• Post Reply Bookmark Topic Watch Topic
  • New Topic

can constructor throw exceptions?  RSS feed

 
Ramakrishna Konanki
Greenhorn
Posts: 20
  • Mark post as helpful
  • send pies
  • Quote
  • Report post to moderator


the above program works fine......but my question is
1)as i studied in a book,a constructor can not handle exception----------above code throwing exception
2)a constructor can not call method(even in the same class),
except super class constructor, but it should be the first line(super()).............How it works with new IllegalArgmentException
3) a constructor cannot return values......

in the above code........how constructor handled exception.....
i required the flow of execution.........


 
Rob Spoor
Sheriff
Posts: 21135
87
Chrome Eclipse IDE Java Windows
  • Mark post as helpful
  • send pies
  • Quote
  • Report post to moderator
Please UseCodeTags next time. I've added them for you this time.

Ramakrishna Konanki wrote:the above program works fine......but my question is
1)as i studied in a book,a constructor can not handle exception----------above code throwing exception
2)a constructor can not call method(even in the same class),
except super class constructor, but it should be the first line(super()).............How it works with new IllegalArgmentException
3) a constructor cannot return values......

in the above code........how constructor handled exception.....
i required the flow of execution.........

Can you please QuoteYourSources? Because either the book is wrong, or you misinterpreted it.

A constructor can throw exceptions without a problem. Your code proves that. A constructor can call methods in its constructor*. The only thing a constructor cannot do is catch exceptions thrown by the super() constructor. That's because the call to super() / this() must be the first statement in the constructor, and a try-catch-finally block is a statement on its own. As such, the super() / this() would become the first statement inside the first statement, and that's not the same as the first statement. After the call to super() or this(), just about any code is possible.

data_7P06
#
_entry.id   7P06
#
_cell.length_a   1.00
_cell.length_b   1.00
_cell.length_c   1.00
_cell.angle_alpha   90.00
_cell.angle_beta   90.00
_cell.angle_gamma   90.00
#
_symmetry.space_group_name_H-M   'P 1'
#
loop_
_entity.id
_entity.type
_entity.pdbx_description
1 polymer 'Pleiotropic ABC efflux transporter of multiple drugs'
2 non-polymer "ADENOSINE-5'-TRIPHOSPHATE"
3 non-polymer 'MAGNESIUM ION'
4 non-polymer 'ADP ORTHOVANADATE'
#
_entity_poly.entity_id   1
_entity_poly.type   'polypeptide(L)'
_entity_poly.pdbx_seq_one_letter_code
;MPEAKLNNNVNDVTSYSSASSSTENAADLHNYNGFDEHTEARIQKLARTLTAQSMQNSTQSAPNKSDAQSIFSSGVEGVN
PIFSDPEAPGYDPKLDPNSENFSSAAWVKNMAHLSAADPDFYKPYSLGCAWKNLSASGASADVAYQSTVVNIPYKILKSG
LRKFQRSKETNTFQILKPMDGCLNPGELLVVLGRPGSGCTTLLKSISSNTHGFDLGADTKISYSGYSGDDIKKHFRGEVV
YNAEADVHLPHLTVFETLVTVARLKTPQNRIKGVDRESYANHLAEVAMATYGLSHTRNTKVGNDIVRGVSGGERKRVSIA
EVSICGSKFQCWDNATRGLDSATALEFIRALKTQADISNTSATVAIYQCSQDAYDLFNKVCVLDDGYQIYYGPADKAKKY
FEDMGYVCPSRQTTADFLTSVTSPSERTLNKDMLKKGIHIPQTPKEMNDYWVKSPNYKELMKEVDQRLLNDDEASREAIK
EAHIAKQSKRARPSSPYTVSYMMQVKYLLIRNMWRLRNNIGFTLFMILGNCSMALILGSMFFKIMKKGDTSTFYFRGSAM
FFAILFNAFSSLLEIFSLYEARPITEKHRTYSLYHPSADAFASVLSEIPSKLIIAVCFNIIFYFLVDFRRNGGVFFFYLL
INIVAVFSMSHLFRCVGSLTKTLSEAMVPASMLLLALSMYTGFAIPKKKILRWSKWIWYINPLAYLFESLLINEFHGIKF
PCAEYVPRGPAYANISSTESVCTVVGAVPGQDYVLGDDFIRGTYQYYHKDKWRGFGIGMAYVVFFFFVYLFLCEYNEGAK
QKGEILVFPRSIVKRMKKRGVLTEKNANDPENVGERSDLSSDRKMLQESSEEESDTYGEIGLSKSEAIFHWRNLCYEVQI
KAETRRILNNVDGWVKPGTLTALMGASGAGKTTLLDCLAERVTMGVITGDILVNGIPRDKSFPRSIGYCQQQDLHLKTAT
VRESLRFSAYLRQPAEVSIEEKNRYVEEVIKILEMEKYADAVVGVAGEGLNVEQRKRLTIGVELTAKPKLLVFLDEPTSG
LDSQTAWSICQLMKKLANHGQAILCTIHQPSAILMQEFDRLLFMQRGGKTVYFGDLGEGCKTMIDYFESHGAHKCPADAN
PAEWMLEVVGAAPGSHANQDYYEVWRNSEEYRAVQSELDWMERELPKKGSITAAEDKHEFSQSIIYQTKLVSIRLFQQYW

You are correct about constructors not being able to return values. They can include return statements, but not with a value. It's like adding return statements to a void method.


* although this should be limited to private or final methods; calling overridable methods in the constructor is dangerous because the fields of the subclass will not be initialized yet.
 
Shanky Sohar
Ranch Hand
Posts: 1051
Eclipse IDE Firefox Browser
  • Mark post as helpful
  • send pies
  • Quote
  • Report post to moderator
one more thing about constructor..you cannot directly call construtor..
 
Seetharaman Venkatasamy
Ranch Hand
Posts: 5575
Eclipse IDE Java Windows XP
  • Mark post as helpful
  • send pies
  • Quote
  • Report post to moderator
Wonderful explanation Rob!
 
Rob Spoor
Sheriff
Posts: 21135
87
Chrome Eclipse IDE Java Windows
  • Mark post as helpful
  • send pies
  • Quote
  • Report post to moderator
Shanky Sohar wrote:one more thing about constructor..you cannot directly call construtor..

Actually you can, with the keyword "this":
However, just like super(...) it must be the first statement in the constructor if present. That means that super() and this() together are not allowed.

Seetharaman Venkatasamy wrote:Wonderful explanation Rob!

Thank you!
 
Shanky Sohar
Ranch Hand
Posts: 1051
Eclipse IDE Firefox Browser
  • Mark post as helpful
  • send pies
  • Quote
  • Report post to moderator
Rob Prime wrote:
Actually you can, with the keyword "this":


This is correct but not like what i show above.i.e by their name.
 
  • Post Reply Bookmark Topic Watch Topic
  • New Topic
Boost this thread!